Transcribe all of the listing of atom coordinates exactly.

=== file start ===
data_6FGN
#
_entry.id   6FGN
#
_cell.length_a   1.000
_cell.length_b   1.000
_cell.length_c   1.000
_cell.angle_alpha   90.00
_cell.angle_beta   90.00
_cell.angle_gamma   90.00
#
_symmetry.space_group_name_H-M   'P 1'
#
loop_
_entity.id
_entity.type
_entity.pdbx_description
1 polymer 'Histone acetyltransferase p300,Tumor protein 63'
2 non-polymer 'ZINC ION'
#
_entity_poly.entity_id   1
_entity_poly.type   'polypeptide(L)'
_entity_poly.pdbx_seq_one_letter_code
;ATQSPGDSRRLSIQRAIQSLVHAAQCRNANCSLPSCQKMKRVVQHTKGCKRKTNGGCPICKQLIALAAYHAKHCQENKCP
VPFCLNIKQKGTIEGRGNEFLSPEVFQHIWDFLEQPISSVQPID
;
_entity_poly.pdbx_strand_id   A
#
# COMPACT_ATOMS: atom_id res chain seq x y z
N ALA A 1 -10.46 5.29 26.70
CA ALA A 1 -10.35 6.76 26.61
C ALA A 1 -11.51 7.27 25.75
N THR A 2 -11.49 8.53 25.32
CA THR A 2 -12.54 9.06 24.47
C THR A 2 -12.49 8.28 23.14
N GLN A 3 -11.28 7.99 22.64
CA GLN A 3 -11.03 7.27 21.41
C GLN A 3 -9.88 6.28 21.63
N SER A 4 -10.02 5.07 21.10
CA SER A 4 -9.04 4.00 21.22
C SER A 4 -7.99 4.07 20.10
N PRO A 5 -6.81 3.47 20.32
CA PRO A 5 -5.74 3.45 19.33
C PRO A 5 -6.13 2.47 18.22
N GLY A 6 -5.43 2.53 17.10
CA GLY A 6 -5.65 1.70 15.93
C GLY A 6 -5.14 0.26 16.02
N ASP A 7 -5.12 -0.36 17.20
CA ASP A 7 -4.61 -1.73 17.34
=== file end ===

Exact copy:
data_6FGN
#
_entry.id   6FGN
#
_cell.length_a   1.000
_cell.length_b   1.000
_cell.length_c   1.000
_cell.angle_alpha   90.00
_cell.angle_beta   90.00
_cell.angle_gamma   90.00
#
_symmetry.space_group_name_H-M   'P 1'
#
loop_
_entity.id
_entity.type
_entity.pdbx_description
1 polymer 'Histone acetyltransferase p300,Tumor protein 63'
2 non-polymer 'ZINC ION'
#
_entity_poly.entity_id   1
_entity_poly.type   'polypeptide(L)'
_entity_poly.pdbx_seq_one_letter_code
;ATQSPGDSRRLSIQRAIQSLVHAAQCRNANCSLPSCQKMKRVVQHTKGCKRKTNGGCPICKQLIALAAYHAKHCQENKCP
VPFCLNIKQKGTIEGRGNEFLSPEVFQHIWDFLEQPISSVQPID
;
_entity_poly.pdbx_strand_id   A
#
# COMPACT_ATOMS: atom_id res chain seq x y z
N ALA A 1 -10.46 5.29 26.70
CA ALA A 1 -10.35 6.76 26.61
C ALA A 1 -11.51 7.27 25.75
N THR A 2 -11.49 8.53 25.32
CA THR A 2 -12.54 9.06 24.47
C THR A 2 -12.49 8.28 23.14
N GLN A 3 -11.28 7.99 22.64
CA GLN A 3 -11.03 7.27 21.41
C GLN A 3 -9.88 6.28 21.63
N SER A 4 -10.02 5.07 21.10
CA SER A 4 -9.04 4.00 21.22
C SER A 4 -7.99 4.07 20.10
N PRO A 5 -6.81 3.47 20.32
CA PRO A 5 -5.74 3.45 19.33
C PRO A 5 -6.13 2.47 18.22
N GLY A 6 -5.43 2.53 17.10
CA GLY A 6 -5.65 1.70 15.93
C GLY A 6 -5.14 0.26 16.02
N ASP A 7 -5.12 -0.36 17.20
CA ASP A 7 -4.61 -1.73 17.34